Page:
The next question is, who decided what was put in the Bible? It didn’t just fall from the sky, and it wasn’t found in the woods as a complete book. The early church took special care to put the Bible together. The Bible was written by various authors over a period of 1400 years and in several different countries, from Italy and Greece to Mesopotamia and Persia. The authors include kings, herdsmen, soldiers, legislators, fishermen, statesmen, courtiers, priests, prophets, tentmakers, Rabbis, and Greek physicians. The Bible contains a variety of different literature: history, law, religious poetry, didactic treatises, lyric poetry, parable and allegory, biography, personal correspondence, personal memoirs, and prophetic and apocalyptic literature. The Bible is an anthology, but an anthologist did not compile it. Through all of these different authors and styles, there is a continuous theme, Jesus Christ.
When we speak of the Bible, we are only talking about a certain few books. Who decided which books made the list? Well, the “list” is the Canon. Canon means rule or standard, and when applied to the Bible it refers to the list of books that are considered to be inspired by God and authoritative. In AD 70, the Council of Jamnia discussed and decided on the current books of the Hebrew Bible as the authoritative Word of God. This was already the public opinion, but they made it permanent. Jesus also mentions, “The Law, the Prophets, and the Psalms” in one of the Gospels, which would have taken place between AD 26-33. In AD 367, St. Athanasius wrote his Festal Letter to the churches. This was the first time that the 27 books of the New Testament were listed together. Notice that this was over 300 years after the death of Jesus. That means that the Church was without a “Bible” for that period of time. They didn’t have a complete book, but they did have all of the parts, which they shared amongst the churches. They had a collection called, “The Gospel,” which was divided into different authors, and they had “The Apostle,” which was divided into the different letters of Paul to the Churches. Acts was given the same prestige as Luke’s gospel, and the churches read them all and gave them authority in their lives. The books were not carelessly selected to be put in the Bible. They followed the Vincention Canon. The books had to be read everywhere always by all. If only one church read a certain book, that wasn’t good enough. Or if a new book popped up in the 2nd century, they didn’t accept it as Scripture. Some deuterocanonical books were read in the church, but they were not given any authority. This was kind of like reading a devotional book or a commentary. They could have a lot of truth and instruction for daily living, but they are not Scripture.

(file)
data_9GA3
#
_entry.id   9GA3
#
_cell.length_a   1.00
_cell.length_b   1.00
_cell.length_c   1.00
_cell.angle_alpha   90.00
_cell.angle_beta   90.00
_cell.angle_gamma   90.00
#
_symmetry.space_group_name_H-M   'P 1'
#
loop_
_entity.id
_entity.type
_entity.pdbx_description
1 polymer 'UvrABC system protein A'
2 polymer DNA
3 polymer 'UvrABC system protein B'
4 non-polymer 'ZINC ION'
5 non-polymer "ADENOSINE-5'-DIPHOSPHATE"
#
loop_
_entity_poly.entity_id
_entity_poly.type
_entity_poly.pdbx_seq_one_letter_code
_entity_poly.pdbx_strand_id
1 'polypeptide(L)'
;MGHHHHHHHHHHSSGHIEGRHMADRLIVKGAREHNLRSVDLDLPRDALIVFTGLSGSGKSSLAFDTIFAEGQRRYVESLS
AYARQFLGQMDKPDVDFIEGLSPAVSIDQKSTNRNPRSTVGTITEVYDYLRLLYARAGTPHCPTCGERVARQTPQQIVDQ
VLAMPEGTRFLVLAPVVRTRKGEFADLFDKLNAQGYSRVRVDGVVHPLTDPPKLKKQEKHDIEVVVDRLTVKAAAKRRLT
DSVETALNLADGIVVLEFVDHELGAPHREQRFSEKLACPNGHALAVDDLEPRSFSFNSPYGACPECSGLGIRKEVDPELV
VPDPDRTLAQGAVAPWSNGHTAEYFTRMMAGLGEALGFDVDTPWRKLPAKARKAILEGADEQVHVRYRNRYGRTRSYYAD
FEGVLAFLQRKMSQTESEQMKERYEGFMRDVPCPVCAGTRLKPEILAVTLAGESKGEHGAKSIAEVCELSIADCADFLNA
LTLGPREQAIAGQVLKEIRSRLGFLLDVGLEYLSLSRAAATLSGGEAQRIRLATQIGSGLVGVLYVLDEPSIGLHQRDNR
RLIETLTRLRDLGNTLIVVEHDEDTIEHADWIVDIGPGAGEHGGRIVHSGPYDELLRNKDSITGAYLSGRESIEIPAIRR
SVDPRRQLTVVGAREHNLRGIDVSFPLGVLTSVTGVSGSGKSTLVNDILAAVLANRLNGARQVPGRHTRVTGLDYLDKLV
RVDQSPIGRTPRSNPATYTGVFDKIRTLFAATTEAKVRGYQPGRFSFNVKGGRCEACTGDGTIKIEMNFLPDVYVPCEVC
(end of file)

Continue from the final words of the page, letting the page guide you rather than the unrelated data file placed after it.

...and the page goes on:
It is important to realize that “the Bible” did not precede the Church. The Church was crucial in the formation of the Canon of Scripture. Dr. Foakes-Jackson says it right, “The Church assuredly did not make the New Testament; the two grew up together.” This is a beautiful image. The apostles who wrote scripture formed the church after the command of Jesus to do so. I will talk more about the Early Church later.
I hope you are enjoying this as much as I am! Next week we will discuss the Old Testament, both Hebrew and Greek, in more detail.
My main source is The Books and the Parchments by F. F. Bruce